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Train Wreck: 1922

Laurel, Maryland. July 31, 1922. "Two B&O freights wrecked in head-on crash at Laurel switch." National Photo Company glass negative. View full size.

Laurel, Maryland. July 31, 1922. "Two B&O freights wrecked in head-on crash at Laurel switch." National Photo Company glass negative. View full size.


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The great train wreck

The most interesting aspect of the wreck, to me, is the way it was covered in the local newspaper, the Laurel Leader.

Not at all.

The next issue after the accident, on 8/04/22, included front page stories of a collision of two ships near Seattle and the arrest on murder charges of a number of Prohibition agents in Texas, but nary a word on an accident in the back yard. The paper seems, back in the day, to have had almost no local reporting presence, relying on wire services and pre-packaged feature material. (It has much more local focus today, even though it's now published in nearby Columbia.)

Even more oddly, perhaps, I don't find any mention of the wreck in the Baltimore Sun (published, after all, in the B&O's home town).


Washington Post, August 1, 1922.


Both Engines and 4 Cars
Demolished When B&O Trains
Meet in Head-On Collision.


Leg of Engineer Ramsey Broken,
50 Yards of Track Torn Up,
Tie-Up Lasts Hours.

        Six men narrowly escaped death yesterday afternoon when two freight trains of the Baltimore and Ohio Railroad Company crashed in a head-on collision near Laurel, Md. David Ramsey, one of the engineers, was taken to a Baltimore hospital suffering from a broken leg. The others escaped injury by jumping just before the crash.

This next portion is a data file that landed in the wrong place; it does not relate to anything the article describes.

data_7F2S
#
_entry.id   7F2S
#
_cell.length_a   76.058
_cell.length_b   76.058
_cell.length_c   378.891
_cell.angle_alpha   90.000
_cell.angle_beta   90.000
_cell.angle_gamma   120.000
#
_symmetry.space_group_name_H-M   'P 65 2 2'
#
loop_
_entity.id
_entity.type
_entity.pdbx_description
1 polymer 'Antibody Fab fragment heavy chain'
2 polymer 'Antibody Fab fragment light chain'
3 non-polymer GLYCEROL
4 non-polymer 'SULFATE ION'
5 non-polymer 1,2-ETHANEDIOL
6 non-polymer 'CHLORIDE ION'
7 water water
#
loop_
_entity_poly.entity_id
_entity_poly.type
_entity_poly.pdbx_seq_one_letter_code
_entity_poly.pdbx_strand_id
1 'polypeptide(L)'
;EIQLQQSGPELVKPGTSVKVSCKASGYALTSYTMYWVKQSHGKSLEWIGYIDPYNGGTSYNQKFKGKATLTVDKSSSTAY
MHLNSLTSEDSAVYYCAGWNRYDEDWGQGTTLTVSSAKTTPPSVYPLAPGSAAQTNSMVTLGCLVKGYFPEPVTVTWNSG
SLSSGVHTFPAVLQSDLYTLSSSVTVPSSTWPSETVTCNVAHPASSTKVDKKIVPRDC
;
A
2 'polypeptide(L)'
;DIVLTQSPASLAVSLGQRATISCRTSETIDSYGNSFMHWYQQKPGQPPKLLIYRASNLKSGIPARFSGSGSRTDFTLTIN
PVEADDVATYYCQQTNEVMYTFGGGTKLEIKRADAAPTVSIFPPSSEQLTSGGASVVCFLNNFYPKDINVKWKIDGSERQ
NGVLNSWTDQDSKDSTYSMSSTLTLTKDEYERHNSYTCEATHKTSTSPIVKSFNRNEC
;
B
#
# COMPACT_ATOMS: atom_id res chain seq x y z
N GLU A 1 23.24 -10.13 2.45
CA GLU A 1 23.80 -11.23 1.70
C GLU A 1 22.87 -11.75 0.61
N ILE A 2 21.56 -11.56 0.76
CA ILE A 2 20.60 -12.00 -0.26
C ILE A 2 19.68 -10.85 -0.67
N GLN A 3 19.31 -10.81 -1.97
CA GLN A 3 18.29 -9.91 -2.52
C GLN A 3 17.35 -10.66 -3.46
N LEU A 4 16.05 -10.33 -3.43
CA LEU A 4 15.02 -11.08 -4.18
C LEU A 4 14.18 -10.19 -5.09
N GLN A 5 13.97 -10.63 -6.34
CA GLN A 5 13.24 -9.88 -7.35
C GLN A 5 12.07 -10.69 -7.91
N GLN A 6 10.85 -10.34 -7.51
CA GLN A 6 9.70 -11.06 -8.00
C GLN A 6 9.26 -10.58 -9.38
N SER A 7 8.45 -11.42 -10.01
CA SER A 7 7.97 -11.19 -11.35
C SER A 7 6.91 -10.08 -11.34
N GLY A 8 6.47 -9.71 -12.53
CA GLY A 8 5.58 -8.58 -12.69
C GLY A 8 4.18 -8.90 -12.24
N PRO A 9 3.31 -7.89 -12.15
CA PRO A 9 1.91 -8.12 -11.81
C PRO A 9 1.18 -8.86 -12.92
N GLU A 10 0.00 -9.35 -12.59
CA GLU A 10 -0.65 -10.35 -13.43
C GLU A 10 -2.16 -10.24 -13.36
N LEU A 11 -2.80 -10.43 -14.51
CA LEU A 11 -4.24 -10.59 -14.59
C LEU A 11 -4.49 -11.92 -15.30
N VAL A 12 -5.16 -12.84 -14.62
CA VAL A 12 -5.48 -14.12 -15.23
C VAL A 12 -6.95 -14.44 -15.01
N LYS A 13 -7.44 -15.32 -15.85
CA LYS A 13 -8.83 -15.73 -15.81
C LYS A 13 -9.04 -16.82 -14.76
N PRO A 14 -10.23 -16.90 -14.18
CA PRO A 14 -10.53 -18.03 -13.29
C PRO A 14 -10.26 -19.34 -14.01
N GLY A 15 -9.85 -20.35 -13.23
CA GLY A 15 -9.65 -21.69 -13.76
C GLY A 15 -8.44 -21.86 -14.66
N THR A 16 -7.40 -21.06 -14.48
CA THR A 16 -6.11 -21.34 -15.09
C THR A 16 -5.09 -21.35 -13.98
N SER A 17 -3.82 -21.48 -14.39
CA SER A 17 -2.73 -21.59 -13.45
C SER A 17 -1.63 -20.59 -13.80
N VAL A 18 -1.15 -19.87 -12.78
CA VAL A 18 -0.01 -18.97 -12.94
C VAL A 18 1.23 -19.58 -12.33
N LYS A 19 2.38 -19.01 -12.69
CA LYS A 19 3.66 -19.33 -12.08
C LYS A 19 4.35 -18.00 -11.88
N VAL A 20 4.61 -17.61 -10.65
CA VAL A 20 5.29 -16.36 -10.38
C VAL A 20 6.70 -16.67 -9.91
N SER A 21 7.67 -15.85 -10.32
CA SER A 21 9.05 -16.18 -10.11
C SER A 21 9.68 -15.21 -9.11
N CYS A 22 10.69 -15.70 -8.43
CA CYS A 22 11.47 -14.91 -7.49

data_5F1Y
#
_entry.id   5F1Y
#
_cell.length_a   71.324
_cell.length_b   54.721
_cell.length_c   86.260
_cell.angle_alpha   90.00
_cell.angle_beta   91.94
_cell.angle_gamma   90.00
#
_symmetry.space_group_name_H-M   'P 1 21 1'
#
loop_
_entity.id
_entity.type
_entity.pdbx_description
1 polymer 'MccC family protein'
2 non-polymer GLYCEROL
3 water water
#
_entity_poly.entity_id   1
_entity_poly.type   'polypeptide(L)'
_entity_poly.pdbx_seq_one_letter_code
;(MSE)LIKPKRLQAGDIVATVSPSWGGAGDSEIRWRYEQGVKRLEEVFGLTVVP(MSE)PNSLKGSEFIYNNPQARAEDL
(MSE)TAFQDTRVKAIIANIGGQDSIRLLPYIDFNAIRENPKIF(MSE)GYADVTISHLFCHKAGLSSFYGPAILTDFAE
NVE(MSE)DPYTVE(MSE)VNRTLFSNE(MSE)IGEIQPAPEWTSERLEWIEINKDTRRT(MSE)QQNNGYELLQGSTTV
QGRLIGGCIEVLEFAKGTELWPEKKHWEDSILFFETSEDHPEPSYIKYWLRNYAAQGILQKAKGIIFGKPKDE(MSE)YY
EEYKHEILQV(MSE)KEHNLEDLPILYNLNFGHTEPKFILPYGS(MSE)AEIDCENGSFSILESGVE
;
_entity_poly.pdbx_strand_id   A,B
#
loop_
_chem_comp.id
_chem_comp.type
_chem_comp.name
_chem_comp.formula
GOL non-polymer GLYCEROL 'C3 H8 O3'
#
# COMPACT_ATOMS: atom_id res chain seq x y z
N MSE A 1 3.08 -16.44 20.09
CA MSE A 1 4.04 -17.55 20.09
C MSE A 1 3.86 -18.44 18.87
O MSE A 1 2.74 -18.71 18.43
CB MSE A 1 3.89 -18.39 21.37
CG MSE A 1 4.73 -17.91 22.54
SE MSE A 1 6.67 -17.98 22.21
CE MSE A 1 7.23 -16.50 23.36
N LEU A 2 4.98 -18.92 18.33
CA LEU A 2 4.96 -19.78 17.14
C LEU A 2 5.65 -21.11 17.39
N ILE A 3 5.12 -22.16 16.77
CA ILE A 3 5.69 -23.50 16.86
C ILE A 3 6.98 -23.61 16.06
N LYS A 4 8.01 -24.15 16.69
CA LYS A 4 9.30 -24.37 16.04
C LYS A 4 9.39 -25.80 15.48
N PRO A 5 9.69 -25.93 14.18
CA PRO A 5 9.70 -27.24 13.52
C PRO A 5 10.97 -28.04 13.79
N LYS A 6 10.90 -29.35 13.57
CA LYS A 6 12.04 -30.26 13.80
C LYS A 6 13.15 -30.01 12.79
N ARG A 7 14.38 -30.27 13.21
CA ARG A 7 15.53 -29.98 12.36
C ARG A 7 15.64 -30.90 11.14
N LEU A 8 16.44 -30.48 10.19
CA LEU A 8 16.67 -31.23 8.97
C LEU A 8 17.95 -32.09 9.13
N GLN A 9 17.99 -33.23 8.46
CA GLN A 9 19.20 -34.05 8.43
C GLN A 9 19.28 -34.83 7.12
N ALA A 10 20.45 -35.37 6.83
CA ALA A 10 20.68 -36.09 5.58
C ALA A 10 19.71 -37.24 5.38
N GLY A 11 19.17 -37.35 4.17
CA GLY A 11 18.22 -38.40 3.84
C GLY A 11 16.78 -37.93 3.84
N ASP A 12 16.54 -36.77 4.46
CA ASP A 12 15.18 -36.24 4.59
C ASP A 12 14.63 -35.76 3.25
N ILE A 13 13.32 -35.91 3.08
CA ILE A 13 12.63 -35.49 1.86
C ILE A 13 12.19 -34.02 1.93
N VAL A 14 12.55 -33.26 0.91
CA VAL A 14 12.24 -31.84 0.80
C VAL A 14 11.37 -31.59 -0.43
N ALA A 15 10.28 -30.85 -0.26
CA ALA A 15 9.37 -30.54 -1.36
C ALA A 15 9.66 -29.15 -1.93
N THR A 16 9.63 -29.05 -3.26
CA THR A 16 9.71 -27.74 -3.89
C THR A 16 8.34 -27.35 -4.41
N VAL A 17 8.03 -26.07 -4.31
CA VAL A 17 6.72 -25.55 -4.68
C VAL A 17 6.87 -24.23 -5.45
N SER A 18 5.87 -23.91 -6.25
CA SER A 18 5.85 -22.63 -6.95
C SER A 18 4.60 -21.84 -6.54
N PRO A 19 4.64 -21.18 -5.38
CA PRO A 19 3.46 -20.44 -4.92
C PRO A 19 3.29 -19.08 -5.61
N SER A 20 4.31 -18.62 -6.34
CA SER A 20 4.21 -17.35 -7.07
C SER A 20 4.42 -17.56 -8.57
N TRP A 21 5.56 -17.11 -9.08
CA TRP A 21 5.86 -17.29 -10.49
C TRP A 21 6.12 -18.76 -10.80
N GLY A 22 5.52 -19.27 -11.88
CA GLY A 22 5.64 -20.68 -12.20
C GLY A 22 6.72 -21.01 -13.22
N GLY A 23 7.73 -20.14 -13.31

Both engines and four freight cars were demolished and the passenger and freight service of the railroad company was tied up for several hours while wrecking crews removed the debris. Commuters between Washington and Baltimore who were unable to obtain a lift from passing automobiles were forced to walk to their destination.

Meet at Open Switch.

        The accident occurred at a crossways near Laurel, where the east and westbound freights met in an open switch. The train crews had hardly jumped to the ground when the heavily loaded freight cars crashed into one another, the eastbound engine being hurled 25 feet in the air.

        Wrecking crews were quickly sent to the scene, and emergency telephone connections established with the train dispatcher's office at Baltimore.

Passenger Trains Diverted.

        Passenger trains of the Baltimore and Ohio were sent out over the tracks of the Pennsylvania road to Overton, Md., then to the main line of the Baltimore and Ohio.

        Officials of the railroad at the scene of the wreck refused to place responsibility for the accident, and busied themselves at once to clear away and repair the 50 yards of track torn up by the collision.

I do believe

That this situation was called a ‘’cornfield meet.’’

The term

"my bad" was coined at that very moment.

Grand Funk Railroad

Pics like this always remind me of those 70's album covers.

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